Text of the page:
Negotiating belonging beyond rootedness: Unsettling the sedentary bias in the Dutch culturalist discourse

Research output: Contribution to JournalArticleAcademicpeer-review

Abstract

In the era of late or “liquid modernity”, we can observe the re-emergence of solid categories in the form of nationalistic sentiments and cultural contrasts. The growing culturalist discourse in most European societies is an example of the reification of cultural difference. Within this discourse, it is posited that the most “natural” link for migrants is to their countries of origin. This discourse suggests that generations of migrants living inside the nation are constructed as not belonging to it. This “sedentary bias” produces dichotomies of rootedness in the places of origin and uprootedness in countries where generations of migrants presently live. When normalized, this positioning limits differentiated, multi-layered, and multi-sited possibilities of belonging. By comparing two sets of empirical data on diverse women in the Netherlands, this article shows how the inclusion of interpretations and negotiations of everyday interactions can enable alternative forms of positioning and belonging.
Original languageEnglish
Pages (from-to)2426-2443
Number of pages20
JournalEthnic and Racial Studies
Volume40
Issue number14
DOIs
Publication statusPublished - 2017

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migrant
discourse
trend
reification
country of origin
cultural difference
modernity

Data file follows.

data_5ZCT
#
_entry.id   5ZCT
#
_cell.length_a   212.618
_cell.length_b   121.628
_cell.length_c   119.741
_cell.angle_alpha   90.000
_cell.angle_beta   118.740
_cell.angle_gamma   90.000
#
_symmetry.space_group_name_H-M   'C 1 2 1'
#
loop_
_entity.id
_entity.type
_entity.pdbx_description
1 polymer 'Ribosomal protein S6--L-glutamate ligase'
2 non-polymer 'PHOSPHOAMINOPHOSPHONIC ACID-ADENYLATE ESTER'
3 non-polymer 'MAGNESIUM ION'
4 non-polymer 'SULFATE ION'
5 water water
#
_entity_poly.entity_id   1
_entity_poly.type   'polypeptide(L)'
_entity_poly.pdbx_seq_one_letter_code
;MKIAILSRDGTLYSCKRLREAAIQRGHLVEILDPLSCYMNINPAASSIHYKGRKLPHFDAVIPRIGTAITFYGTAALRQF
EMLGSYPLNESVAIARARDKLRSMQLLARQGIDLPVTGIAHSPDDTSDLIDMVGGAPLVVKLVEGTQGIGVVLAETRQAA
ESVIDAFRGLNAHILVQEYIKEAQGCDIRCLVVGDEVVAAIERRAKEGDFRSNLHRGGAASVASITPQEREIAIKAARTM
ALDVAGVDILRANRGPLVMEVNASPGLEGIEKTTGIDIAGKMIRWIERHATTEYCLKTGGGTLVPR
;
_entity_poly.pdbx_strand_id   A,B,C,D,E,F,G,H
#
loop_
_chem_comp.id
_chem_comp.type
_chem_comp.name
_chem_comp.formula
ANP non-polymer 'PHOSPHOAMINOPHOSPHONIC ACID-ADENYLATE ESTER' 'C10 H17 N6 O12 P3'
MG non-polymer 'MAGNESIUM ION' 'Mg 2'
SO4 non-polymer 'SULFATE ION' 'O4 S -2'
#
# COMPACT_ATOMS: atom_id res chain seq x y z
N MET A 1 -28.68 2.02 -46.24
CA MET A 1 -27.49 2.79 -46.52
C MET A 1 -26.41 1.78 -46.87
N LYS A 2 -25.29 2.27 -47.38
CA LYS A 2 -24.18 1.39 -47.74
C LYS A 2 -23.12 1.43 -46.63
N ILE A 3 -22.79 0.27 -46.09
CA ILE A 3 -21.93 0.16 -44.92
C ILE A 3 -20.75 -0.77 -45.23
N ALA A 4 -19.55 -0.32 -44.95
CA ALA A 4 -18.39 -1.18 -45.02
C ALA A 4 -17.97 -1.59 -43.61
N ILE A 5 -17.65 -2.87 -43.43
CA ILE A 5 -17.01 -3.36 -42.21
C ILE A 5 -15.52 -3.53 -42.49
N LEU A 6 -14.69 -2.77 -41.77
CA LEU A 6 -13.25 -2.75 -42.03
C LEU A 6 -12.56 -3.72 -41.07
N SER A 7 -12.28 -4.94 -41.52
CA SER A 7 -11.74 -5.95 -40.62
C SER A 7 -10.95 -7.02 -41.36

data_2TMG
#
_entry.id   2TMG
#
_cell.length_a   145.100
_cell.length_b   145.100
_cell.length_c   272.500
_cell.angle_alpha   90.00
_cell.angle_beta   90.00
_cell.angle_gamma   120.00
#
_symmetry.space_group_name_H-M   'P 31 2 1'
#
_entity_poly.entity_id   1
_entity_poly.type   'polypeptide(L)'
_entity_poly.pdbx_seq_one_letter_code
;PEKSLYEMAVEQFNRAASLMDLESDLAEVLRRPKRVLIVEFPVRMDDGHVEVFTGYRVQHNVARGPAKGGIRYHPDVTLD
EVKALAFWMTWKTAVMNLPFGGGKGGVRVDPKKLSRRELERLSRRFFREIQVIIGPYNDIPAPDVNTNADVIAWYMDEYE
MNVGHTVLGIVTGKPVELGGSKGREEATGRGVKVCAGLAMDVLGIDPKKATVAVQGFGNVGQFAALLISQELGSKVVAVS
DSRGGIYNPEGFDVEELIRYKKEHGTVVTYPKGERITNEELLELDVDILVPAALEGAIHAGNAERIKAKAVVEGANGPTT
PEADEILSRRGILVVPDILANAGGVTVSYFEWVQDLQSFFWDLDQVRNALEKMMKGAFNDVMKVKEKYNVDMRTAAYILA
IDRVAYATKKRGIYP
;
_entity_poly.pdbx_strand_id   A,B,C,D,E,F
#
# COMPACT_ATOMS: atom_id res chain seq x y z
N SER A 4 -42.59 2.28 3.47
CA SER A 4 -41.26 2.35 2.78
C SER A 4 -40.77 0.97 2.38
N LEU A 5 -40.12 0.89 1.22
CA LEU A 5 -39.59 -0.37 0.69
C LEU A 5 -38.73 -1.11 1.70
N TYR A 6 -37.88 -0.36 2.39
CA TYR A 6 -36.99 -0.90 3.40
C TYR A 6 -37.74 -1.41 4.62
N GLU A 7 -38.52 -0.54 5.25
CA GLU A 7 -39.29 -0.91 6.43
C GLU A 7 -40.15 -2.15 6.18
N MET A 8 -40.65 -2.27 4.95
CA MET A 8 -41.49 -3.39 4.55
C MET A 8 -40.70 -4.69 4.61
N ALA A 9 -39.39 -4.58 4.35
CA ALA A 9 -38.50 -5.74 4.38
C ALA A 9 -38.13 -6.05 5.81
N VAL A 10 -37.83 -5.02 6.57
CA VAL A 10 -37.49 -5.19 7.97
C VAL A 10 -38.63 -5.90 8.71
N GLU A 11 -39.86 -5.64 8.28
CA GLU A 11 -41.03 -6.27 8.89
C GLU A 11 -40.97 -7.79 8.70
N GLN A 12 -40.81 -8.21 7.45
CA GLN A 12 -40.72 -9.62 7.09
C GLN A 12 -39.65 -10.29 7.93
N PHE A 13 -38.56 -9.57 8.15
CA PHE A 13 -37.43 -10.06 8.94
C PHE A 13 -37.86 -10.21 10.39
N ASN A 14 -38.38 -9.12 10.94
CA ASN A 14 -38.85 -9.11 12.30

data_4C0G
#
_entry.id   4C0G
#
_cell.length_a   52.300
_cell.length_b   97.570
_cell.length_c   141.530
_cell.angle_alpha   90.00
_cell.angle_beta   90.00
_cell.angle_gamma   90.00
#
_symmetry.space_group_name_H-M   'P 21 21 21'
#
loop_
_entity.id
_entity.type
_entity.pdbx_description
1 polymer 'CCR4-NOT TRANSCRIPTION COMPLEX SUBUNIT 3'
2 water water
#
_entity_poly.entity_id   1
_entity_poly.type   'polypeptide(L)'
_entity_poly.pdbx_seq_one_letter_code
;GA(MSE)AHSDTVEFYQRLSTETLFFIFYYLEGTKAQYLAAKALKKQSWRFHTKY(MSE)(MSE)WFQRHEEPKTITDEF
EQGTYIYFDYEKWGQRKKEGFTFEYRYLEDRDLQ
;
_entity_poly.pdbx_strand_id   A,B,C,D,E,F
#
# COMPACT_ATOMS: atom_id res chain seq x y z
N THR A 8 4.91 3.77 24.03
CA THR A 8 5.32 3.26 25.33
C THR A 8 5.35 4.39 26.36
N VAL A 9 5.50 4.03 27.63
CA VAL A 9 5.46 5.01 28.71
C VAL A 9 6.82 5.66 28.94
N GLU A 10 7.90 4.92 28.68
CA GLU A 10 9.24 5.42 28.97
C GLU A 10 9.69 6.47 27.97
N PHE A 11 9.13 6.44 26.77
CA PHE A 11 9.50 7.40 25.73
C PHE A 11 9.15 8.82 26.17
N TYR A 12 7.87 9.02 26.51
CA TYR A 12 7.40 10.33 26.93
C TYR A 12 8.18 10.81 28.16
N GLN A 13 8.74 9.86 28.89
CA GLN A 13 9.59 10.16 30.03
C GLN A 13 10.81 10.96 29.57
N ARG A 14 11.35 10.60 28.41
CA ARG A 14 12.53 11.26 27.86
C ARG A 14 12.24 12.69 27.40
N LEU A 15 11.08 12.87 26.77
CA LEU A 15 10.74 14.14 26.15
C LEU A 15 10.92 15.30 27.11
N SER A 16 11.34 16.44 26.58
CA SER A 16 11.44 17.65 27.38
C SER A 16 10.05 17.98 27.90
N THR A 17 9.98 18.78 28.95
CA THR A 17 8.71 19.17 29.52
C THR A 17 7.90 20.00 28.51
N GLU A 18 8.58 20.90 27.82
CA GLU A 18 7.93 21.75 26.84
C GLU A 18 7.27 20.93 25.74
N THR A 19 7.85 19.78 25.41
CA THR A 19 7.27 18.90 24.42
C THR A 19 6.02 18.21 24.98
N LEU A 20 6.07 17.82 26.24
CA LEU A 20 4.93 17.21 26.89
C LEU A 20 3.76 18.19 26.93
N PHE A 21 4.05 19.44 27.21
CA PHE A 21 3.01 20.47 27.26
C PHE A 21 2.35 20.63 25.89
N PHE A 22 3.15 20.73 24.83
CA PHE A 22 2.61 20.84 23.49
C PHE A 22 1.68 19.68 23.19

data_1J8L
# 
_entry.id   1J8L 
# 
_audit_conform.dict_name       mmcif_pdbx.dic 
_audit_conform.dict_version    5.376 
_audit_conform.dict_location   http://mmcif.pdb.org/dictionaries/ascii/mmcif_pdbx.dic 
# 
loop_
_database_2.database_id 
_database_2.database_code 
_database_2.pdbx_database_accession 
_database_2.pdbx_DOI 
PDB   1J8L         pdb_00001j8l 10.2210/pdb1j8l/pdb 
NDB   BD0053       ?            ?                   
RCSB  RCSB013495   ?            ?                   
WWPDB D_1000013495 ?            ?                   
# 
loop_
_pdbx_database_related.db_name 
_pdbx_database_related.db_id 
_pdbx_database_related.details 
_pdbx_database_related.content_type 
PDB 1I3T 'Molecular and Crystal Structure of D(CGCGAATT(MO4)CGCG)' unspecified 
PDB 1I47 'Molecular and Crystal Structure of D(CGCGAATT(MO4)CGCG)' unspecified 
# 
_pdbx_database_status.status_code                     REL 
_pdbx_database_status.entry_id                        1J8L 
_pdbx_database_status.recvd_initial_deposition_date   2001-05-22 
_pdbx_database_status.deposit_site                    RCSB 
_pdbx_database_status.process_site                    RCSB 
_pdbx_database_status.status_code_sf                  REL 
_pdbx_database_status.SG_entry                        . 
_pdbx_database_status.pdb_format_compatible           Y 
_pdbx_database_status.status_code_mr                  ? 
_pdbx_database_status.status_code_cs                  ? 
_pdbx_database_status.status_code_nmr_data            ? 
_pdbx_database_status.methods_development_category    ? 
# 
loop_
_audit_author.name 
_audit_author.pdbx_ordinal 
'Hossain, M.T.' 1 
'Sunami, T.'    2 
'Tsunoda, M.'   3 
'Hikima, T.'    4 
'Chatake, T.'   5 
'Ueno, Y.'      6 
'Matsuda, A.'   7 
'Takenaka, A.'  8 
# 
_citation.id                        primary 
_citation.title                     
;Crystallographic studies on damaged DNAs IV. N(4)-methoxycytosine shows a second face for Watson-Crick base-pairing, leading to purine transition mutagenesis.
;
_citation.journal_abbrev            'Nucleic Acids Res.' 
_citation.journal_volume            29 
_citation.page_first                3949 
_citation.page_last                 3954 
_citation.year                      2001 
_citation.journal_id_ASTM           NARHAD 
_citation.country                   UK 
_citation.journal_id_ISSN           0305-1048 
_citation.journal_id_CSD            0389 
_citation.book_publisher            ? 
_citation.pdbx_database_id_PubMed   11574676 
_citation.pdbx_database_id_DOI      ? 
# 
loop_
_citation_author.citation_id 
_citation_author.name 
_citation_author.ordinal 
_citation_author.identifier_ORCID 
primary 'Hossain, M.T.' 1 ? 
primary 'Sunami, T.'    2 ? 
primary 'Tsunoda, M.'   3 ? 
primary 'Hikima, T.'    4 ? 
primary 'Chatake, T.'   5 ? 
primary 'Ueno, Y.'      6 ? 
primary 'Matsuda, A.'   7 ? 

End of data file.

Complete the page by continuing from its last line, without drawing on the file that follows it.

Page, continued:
Netherlands
inclusion
interpretation
interaction
society

Cite this

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title = "Negotiating belonging beyond rootedness: Unsettling the sedentary bias in the Dutch culturalist discourse",
abstract = "In the era of late or “liquid modernity”, we can observe the re-emergence of solid categories in the form of nationalistic sentiments and cultural contrasts. The growing culturalist discourse in most European societies is an example of the reification of cultural difference. Within this discourse, it is posited that the most “natural” link for migrants is to their countries of origin. This discourse suggests that generations of migrants living inside the nation are constructed as not belonging to it. This “sedentary bias” produces dichotomies of rootedness in the places of origin and uprootedness in countries where generations of migrants presently live. When normalized, this positioning limits differentiated, multi-layered, and multi-sited possibilities of belonging. By comparing two sets of empirical data on diverse women in the Netherlands, this article shows how the inclusion of interpretations and negotiations of everyday interactions can enable alternative forms of positioning and belonging.",
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Negotiating belonging beyond rootedness : Unsettling the sedentary bias in the Dutch culturalist discourse. / Ghorashi, H.

In: Ethnic and Racial Studies, Vol. 40, No. 14, 2017, p. 2426-2443.

Research output: Contribution to JournalArticleAcademicpeer-review

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